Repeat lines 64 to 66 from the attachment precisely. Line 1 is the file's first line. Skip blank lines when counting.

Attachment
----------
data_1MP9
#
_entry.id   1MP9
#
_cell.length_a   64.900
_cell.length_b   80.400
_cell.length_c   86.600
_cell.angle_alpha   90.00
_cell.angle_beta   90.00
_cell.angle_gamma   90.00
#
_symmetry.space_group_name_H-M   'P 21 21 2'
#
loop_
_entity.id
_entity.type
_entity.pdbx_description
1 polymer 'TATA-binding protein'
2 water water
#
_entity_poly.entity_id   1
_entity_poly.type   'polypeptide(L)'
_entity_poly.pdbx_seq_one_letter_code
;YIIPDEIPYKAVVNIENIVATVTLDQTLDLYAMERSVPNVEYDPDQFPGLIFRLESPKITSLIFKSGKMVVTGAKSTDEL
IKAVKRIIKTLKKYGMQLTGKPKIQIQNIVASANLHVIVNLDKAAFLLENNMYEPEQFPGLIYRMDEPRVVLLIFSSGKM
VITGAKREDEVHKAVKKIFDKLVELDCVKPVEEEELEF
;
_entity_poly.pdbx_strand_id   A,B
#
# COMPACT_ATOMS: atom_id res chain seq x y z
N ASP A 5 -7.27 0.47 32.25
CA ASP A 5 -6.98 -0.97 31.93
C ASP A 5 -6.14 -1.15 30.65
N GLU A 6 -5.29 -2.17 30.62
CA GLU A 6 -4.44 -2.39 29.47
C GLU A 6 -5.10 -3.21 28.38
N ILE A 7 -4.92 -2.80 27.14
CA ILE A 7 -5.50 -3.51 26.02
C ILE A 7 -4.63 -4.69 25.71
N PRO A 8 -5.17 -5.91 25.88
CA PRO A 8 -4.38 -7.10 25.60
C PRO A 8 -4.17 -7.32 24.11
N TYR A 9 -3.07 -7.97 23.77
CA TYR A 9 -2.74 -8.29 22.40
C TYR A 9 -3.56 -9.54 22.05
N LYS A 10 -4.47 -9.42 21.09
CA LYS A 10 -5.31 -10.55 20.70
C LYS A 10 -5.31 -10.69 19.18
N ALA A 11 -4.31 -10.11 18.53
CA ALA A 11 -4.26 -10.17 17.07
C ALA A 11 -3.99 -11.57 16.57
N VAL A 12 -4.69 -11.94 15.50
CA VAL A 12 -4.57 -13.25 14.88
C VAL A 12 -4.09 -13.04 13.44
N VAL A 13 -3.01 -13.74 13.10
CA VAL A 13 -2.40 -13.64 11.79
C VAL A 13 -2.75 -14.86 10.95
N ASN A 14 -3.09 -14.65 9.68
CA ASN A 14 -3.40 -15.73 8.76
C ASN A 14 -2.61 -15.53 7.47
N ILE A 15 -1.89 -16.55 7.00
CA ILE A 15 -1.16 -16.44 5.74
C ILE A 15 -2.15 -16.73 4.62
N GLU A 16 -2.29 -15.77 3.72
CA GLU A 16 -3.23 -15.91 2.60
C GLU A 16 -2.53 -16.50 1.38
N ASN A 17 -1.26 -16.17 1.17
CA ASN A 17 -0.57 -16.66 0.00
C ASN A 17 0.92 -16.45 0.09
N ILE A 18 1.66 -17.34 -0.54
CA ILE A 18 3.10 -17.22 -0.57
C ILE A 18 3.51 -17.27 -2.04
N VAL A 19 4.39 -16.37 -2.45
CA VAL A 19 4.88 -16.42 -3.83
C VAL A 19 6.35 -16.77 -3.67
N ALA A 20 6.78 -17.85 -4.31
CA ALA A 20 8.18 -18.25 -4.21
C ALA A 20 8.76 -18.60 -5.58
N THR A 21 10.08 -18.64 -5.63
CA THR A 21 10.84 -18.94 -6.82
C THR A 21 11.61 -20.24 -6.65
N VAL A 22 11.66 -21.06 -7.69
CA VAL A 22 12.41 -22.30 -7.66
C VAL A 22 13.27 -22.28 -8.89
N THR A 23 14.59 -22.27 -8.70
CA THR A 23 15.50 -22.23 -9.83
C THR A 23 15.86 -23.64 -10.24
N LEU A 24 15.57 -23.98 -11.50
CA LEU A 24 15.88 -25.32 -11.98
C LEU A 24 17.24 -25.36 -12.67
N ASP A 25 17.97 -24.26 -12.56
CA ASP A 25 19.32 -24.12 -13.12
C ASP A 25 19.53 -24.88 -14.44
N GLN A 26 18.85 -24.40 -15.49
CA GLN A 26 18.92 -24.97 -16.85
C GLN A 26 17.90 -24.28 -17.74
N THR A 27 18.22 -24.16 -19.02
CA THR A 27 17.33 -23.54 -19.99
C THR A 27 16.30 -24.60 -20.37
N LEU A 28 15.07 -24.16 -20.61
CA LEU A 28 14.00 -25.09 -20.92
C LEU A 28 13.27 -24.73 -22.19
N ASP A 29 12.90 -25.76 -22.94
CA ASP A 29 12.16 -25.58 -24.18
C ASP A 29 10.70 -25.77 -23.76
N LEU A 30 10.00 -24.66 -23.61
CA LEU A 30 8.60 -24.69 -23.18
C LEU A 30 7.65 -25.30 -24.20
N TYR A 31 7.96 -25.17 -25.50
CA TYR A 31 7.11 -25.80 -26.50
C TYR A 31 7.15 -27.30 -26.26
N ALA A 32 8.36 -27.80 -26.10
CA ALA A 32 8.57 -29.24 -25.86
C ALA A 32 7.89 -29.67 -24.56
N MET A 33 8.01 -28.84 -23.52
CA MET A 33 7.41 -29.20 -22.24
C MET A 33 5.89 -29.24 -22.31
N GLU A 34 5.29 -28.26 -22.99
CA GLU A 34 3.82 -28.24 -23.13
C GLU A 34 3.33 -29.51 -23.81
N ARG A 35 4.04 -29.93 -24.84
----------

N GLU A 16 -2.29 -15.77 3.72
CA GLU A 16 -3.23 -15.91 2.60
C GLU A 16 -2.53 -16.50 1.38